The Office of the Data Protection Commissioner (ODPC) participated in the third Global Privacy Enforcement Network (GPEN) Privacy “Sweep” (the Sweep) which took place between 11th and 15th May 2015. The aim of the Sweep was to examine the data privacy practices of websites and apps aimed at or popular among children.

GPEN was established in 2010 on the recommendation of the Organisation for Economic Co-operation and Development. The aim of GPEN is to create cooperation between data protection regulators worldwide in order to strengthen personal privacy. GPEN is currently made up of 51 data protection authorities across 39 jurisdictions.

29 data protection authorities participated in the Sweep which examined 1494 websites and apps. The Sweep found that many websites and apps which are targeted at, or popular among children, are collecting personal information without  offering children or their parents adequate controls on the use and disclosure of their personal data. The Sweep also found a lack of measures for children or their parents to permanently delete accounts. Only one third of websites examined demonstrated that they could be successful without the need to collect personal data.

Data Protection Authorities’ Concerns

Data protection authorities expressed concern over 41% of websites and appsthat participated in the Sweep. In particular, the GPEN report highlights the following areas of concern:   

·         Inadequate or non-existent privacy policies, or lengthy and complex privacy policies

·         Over-collection of information e.g. collecting an exact date of birth instead of simply the year/month of birth to verify a user’s age

·         78% of websites and apps swept were found not to use simple language, or to present warnings that could be easily read and understood by children

·         User information was, in some cases, disclosed for vague or unspecified purposes and 51% of websites and appsswept stated that they may disclose user information to third parties.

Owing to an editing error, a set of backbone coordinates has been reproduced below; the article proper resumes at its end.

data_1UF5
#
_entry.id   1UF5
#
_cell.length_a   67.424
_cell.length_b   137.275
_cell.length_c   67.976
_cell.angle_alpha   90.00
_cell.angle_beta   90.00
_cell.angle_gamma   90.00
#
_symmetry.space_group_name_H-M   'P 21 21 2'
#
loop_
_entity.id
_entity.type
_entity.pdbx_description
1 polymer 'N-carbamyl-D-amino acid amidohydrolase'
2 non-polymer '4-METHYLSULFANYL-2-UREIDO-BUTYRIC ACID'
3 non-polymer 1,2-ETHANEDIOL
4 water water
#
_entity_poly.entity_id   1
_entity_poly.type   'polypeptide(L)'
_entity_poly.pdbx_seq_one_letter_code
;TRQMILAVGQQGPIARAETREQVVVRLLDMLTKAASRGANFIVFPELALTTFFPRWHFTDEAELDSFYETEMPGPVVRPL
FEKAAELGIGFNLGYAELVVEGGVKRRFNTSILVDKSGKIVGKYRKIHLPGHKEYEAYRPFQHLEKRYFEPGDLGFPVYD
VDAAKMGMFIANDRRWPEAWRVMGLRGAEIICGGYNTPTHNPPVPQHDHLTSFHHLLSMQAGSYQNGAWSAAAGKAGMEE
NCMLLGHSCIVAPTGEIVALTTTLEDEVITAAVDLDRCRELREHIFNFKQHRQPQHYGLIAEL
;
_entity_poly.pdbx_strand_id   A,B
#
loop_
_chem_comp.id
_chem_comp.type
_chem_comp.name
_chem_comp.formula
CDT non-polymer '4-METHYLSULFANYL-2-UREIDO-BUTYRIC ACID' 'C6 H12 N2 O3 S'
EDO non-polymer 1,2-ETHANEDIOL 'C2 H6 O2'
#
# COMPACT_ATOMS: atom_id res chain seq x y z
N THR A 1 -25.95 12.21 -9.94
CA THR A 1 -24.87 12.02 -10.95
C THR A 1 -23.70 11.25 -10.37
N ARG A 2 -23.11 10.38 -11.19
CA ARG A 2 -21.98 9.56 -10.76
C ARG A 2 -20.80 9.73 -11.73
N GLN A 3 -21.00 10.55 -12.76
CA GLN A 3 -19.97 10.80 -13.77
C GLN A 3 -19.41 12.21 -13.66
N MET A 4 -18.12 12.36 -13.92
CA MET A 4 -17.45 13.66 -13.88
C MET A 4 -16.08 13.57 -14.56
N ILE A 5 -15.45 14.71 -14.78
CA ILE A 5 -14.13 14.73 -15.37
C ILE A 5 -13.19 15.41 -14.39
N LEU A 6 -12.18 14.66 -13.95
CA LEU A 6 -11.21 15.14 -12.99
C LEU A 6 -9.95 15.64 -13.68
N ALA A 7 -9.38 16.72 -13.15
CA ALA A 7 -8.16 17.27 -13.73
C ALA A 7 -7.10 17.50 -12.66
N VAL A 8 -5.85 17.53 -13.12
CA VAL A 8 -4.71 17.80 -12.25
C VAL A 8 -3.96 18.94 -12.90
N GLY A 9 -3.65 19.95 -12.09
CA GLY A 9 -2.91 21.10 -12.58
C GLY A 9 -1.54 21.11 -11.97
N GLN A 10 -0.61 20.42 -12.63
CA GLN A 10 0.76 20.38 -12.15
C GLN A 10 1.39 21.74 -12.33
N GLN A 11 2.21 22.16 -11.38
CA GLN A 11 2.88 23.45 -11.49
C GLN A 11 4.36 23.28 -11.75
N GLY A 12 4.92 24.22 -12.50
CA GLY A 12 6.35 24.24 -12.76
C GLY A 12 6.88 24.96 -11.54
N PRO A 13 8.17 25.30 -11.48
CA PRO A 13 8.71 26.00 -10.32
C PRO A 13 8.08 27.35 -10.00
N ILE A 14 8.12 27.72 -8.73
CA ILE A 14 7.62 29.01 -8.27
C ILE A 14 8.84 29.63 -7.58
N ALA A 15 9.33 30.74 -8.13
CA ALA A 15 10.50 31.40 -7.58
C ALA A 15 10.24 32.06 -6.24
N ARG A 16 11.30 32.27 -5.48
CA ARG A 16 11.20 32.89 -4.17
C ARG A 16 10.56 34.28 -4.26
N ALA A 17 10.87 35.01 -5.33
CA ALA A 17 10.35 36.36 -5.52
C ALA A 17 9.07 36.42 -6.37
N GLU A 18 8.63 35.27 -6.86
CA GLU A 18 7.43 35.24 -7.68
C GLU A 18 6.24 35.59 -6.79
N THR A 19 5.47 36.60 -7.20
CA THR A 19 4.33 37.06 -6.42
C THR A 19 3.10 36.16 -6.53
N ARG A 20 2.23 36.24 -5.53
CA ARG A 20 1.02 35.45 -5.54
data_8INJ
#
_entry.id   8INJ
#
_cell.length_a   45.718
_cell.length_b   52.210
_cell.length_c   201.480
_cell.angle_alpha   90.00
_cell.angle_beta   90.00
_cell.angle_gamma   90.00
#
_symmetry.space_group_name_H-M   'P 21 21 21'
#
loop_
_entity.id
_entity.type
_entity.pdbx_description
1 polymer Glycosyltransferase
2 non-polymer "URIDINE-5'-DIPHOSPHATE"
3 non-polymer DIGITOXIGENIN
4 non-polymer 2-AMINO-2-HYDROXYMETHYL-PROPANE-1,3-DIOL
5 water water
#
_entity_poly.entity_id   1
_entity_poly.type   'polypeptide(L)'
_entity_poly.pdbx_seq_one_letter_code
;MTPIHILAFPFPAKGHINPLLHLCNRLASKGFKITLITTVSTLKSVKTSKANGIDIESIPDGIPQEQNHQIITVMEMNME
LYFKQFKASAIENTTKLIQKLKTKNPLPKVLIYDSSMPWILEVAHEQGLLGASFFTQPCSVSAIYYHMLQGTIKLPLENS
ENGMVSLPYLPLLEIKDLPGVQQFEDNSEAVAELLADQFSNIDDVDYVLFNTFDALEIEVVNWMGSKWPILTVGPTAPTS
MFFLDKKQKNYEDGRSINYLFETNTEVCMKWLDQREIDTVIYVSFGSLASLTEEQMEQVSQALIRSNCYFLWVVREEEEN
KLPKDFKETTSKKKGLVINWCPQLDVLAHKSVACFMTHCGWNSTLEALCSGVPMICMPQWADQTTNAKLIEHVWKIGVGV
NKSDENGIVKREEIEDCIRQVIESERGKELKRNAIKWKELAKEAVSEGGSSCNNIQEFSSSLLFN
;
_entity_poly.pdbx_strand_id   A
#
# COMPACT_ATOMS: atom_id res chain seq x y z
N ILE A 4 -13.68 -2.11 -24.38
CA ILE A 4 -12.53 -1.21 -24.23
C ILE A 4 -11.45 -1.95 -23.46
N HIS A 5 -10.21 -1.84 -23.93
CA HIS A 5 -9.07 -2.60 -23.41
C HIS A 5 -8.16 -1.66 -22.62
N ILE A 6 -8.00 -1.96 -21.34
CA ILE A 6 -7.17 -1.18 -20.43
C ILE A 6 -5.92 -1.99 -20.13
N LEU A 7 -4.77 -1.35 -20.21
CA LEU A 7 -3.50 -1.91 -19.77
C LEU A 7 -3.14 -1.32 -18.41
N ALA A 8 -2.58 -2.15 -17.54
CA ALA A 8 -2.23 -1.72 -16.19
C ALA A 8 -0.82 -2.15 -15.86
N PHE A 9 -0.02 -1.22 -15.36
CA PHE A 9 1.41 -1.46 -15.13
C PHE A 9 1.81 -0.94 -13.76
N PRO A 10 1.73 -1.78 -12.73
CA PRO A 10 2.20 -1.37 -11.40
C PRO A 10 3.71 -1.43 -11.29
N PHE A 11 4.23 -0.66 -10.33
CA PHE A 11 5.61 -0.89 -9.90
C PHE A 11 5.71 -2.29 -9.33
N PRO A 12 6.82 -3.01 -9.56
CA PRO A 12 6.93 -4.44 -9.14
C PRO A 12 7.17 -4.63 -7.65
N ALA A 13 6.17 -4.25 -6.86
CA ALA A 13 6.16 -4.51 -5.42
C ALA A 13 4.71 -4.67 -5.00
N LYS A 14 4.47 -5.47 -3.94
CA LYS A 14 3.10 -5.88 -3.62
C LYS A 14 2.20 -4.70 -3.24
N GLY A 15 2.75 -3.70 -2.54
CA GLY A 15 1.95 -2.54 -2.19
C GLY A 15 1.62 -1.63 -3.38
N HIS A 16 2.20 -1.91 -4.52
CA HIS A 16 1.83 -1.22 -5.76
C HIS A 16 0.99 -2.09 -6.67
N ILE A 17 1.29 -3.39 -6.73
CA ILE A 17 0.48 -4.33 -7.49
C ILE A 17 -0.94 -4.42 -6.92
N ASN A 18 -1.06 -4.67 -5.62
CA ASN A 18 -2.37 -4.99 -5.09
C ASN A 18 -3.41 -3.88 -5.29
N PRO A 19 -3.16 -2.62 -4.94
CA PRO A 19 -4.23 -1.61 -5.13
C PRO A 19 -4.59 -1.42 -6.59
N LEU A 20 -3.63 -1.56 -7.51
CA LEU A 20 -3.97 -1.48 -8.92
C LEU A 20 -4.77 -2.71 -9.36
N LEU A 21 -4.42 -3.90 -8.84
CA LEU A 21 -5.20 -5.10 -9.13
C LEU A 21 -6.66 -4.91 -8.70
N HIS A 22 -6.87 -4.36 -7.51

·         Virtual worlds that facilitate contact with children e.g. a free text chat function. This and other examples are sometimes unmonitored, posing a risk of children disclosing their personal information to strangers.

·         58% of websites and apps examined contained advertisements that redirect users to another website.


The Irish Sweep was carried out on 14 May 2015 and involved the examination by the ODPC of 18 apps and websites which are popular among Irish children. The Sweep found that many of the websites and apps surveyed required a lot of technical data e.g. cookies (61%), IP Address (28%), UID (Unique Identification)(50%) and Geo location (28%). It was noted that 45% of websites and apps examined contained third party advertising which would not be relevant to or appropriate for children. In addition, the Sweep highlighted the following:

·         30% of websites and apps examined collected one or more pieces of personal information and 44% of websites and apps stated that they could disclose personal information.

·         15% of websites and apps examined contained protective controls which effectively limited the collection of personal data.

·         Only one website or app was found to have an accessible means of deleting account information.

·         44% of websites and apps requested some form of parental involvement.

·         11% of websites and apps tailored protective communications to children.

Although data protection regulators expressed concern over the practices of a number of websites and apps, the Sweep also highlighted some positive measures to protect children’s privacy. The report provides examples of protective controls e.g. websites providing users with pre-created avatars to use when navigating a site in order to avoid children providing their personal details for their own avatars.  Some sites and apps provided children with a warning not to use their real name when signing up for an account. Some chat functions only allowed children to use certain words from a pre-approved list. One app provided an alternative version of the app for children under a certain age collected and shared less personal information than the adult-version.

John Rogers of the ODPC said that the findings from the Sweep were of concern and that ‘websites and apps being targeted at children need to improve greatly in terms of children’s privacy.’ He added that the ODPC now intends to "carry out a more detailed examination of the sites/apps of concern and contact them requesting remedial where necessary".

You can find the full results of the Sweep here.